Horticulture is the art and science of producing, using, and maintaining ornamental plants, fruits, and vegetables.
With those words I am launching on a new adventure. Not as the author of such a statement but rather as the student. I have enrolled in a class offered by the University’s extensive service, which is entitled the “Master Gardener Program.”
I have enjoyed gardening to a very limited extent, the limitation coming primarily from time, energy, space and money. It has also come from a lack of knowledge in the science and art of anything let alone gardening. But now that I am firmly rooted (pun intended) in the category of being a retired professional, I have the time and the inclination to pursue a hobby to the extent of being well informed.
If I wince at any aspect of this program it is its use of the word Master. It is a little intimidating in its application since I really don’t want to get so immersed in this topic – in order to merit the title master –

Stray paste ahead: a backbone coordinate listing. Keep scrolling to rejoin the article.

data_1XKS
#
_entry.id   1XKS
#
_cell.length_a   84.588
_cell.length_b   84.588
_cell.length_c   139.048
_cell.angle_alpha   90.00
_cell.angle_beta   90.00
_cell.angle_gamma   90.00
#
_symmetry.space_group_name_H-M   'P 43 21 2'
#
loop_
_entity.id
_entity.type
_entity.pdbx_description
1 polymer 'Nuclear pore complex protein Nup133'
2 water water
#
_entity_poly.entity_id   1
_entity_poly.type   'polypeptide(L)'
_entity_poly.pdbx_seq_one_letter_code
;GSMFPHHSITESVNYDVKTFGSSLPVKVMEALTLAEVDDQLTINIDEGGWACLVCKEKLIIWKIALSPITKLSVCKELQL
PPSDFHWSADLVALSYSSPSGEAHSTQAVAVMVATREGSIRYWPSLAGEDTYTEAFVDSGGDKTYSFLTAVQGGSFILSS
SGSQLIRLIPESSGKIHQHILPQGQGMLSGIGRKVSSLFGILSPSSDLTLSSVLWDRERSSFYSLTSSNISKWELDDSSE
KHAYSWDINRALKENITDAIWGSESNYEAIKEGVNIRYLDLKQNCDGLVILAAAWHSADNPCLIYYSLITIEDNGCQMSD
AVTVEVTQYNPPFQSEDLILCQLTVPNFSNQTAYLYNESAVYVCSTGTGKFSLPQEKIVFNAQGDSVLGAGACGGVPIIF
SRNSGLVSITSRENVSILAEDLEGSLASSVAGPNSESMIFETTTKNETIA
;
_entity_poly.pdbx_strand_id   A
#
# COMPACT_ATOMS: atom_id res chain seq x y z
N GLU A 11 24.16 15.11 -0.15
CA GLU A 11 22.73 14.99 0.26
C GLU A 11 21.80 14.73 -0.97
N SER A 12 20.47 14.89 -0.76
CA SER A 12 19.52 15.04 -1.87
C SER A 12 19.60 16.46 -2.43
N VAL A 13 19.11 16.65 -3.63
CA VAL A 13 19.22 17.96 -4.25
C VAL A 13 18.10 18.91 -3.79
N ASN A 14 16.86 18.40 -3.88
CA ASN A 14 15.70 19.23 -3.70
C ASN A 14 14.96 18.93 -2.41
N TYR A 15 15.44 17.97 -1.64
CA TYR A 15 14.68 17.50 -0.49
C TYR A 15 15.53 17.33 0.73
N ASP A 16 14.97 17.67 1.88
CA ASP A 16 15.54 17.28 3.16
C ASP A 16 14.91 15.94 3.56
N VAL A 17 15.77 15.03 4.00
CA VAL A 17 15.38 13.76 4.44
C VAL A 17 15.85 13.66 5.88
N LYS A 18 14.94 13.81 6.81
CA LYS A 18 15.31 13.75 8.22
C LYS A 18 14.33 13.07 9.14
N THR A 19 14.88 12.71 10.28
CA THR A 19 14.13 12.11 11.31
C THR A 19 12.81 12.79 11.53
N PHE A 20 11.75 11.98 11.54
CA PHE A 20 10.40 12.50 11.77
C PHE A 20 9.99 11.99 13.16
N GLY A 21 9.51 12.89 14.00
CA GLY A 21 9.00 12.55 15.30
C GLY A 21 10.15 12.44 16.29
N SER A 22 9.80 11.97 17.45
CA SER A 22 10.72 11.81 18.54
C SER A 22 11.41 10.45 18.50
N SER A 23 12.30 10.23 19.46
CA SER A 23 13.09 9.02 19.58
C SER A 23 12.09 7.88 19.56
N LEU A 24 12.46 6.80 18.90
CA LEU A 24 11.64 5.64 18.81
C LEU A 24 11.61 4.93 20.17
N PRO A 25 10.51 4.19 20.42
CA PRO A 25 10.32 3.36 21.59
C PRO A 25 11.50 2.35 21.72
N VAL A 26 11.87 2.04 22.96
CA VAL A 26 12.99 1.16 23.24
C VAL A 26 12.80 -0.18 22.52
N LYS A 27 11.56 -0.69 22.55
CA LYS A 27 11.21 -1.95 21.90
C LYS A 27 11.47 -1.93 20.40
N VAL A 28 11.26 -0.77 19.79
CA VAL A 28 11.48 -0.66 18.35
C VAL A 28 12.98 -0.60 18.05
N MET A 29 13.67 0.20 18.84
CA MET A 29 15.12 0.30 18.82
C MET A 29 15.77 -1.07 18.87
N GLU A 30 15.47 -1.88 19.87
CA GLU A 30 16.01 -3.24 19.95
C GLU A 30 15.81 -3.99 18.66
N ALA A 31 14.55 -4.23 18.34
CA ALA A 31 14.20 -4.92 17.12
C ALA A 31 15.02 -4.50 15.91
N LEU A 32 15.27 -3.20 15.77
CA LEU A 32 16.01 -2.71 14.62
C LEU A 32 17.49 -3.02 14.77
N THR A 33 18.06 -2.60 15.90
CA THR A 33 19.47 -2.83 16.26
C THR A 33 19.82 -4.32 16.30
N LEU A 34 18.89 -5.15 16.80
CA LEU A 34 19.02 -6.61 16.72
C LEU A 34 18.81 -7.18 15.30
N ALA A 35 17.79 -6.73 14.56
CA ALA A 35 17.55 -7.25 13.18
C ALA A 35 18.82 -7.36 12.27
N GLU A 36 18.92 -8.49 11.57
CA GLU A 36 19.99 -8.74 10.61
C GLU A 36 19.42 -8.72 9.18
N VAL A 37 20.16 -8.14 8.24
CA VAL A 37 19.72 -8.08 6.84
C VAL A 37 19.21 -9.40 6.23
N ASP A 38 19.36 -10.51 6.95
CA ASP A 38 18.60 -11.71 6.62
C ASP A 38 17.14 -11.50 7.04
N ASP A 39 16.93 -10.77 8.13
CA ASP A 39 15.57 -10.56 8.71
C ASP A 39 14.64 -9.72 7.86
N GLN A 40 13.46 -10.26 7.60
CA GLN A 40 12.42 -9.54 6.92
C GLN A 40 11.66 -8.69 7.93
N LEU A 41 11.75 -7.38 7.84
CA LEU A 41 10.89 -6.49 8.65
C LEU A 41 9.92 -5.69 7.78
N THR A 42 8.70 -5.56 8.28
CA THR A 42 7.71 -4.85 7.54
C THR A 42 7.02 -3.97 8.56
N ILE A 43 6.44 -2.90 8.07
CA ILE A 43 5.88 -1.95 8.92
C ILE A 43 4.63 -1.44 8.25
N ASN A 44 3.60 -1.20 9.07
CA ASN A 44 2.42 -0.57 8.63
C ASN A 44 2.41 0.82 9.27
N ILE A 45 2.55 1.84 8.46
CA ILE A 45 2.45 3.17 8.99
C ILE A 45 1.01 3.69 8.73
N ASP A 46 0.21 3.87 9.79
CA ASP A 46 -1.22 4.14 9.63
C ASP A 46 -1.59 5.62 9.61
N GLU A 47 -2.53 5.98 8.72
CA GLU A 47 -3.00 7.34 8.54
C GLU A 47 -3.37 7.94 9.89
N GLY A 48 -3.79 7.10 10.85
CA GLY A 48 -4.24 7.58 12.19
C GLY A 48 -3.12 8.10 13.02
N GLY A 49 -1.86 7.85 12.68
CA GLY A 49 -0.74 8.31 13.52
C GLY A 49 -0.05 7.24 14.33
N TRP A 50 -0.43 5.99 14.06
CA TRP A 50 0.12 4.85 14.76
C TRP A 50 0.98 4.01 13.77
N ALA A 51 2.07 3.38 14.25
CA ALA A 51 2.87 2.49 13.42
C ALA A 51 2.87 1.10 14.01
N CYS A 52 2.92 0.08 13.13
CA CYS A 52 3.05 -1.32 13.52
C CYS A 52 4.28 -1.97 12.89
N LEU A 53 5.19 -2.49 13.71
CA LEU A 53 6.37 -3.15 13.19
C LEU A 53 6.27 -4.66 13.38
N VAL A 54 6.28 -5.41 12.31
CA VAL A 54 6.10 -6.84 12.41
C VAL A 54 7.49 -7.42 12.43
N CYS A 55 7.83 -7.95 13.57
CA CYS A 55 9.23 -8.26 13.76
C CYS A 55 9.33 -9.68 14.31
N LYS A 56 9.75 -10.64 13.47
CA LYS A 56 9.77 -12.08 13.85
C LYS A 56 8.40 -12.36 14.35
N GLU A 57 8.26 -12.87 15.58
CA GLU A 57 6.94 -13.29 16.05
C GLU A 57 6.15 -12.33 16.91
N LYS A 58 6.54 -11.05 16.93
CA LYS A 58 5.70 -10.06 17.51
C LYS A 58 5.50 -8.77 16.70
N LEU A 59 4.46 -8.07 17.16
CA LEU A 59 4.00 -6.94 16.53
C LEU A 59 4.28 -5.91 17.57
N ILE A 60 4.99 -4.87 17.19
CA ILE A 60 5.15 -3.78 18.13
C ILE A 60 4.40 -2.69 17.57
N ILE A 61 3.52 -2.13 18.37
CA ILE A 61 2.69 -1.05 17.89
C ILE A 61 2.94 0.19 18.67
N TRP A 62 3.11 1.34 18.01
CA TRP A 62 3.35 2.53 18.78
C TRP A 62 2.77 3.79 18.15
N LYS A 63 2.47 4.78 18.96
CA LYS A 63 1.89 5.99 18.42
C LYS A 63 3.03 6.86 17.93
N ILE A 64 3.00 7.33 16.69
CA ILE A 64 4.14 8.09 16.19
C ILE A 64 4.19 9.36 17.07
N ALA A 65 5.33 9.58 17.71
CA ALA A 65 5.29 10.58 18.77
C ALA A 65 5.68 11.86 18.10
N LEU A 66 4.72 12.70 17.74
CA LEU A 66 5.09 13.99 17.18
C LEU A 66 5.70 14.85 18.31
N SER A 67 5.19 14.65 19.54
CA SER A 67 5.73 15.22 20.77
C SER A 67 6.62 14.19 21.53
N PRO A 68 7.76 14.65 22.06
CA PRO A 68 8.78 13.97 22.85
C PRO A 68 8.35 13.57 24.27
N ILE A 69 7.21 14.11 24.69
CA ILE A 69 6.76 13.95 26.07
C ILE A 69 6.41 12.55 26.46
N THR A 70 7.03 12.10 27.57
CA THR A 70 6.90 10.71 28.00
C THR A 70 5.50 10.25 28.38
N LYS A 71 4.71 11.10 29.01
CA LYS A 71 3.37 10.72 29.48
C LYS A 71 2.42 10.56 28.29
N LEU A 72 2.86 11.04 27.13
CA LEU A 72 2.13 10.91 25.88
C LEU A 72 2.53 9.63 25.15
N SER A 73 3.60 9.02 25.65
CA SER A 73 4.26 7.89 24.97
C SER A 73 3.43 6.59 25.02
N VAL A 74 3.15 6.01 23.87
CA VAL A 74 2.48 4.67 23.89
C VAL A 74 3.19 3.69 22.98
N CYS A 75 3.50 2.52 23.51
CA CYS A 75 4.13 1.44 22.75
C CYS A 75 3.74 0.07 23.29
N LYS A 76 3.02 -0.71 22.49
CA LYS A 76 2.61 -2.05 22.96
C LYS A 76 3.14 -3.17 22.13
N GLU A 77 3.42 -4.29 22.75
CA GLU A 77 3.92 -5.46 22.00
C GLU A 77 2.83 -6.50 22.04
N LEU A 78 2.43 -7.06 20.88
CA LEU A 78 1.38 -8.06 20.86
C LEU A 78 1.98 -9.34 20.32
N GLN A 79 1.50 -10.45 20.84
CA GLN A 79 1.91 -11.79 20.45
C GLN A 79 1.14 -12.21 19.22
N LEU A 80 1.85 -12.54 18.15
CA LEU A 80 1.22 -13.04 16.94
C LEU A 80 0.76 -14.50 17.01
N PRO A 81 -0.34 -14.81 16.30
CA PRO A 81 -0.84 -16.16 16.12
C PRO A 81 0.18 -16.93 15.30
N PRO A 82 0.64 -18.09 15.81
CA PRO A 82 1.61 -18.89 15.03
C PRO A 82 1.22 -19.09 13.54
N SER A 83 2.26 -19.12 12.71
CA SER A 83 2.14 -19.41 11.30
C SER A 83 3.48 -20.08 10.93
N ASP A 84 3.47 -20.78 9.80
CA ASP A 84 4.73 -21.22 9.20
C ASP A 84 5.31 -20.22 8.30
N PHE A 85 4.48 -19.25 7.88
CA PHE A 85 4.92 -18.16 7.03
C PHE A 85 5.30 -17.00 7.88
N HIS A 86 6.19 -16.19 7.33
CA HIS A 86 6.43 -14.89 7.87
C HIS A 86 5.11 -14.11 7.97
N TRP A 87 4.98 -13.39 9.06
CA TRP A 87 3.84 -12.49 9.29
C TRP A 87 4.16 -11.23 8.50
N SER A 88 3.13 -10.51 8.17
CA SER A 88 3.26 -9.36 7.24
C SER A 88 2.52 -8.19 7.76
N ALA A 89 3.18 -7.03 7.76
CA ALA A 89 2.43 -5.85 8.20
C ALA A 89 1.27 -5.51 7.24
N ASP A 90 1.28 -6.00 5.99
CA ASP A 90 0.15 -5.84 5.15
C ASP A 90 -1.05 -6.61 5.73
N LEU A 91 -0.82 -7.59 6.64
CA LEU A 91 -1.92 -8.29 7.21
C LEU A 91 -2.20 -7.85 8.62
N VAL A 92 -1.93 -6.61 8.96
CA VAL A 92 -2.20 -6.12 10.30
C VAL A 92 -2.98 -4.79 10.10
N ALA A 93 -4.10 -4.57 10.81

that it overwhelms my life like a yellow squash plant gone rampant. I am okay with it, though, as I have been assured by the instructor that we will in no way approach the august image implied by this one word. The final exam will be open-book, after all, so who can lay claim to such a vaunted title as master when they do not have to know their topic well enough to avoid copying from a book, a neighbor, a crib sheet or one’s cell phone conveniently linked to a horticultural web site?
Classes start this coming Monday. I am reading ahead in the assigned textbook and know already that I am doomed to be lost in a whole new jargon surrounding plant life, root structure, soils and past management. If I master anything it will likely be the art and science of staying awake as we learn about xylem, phloem, cultivars and meristems.
If nothing else my garden will be better appreciated for its academic pedigree even if I get no further than knowing to press a seed into the soft soil and adding water on an occasional basis. The master in me will be providentially accidental. And that is something I can confidently know for sure at the outset.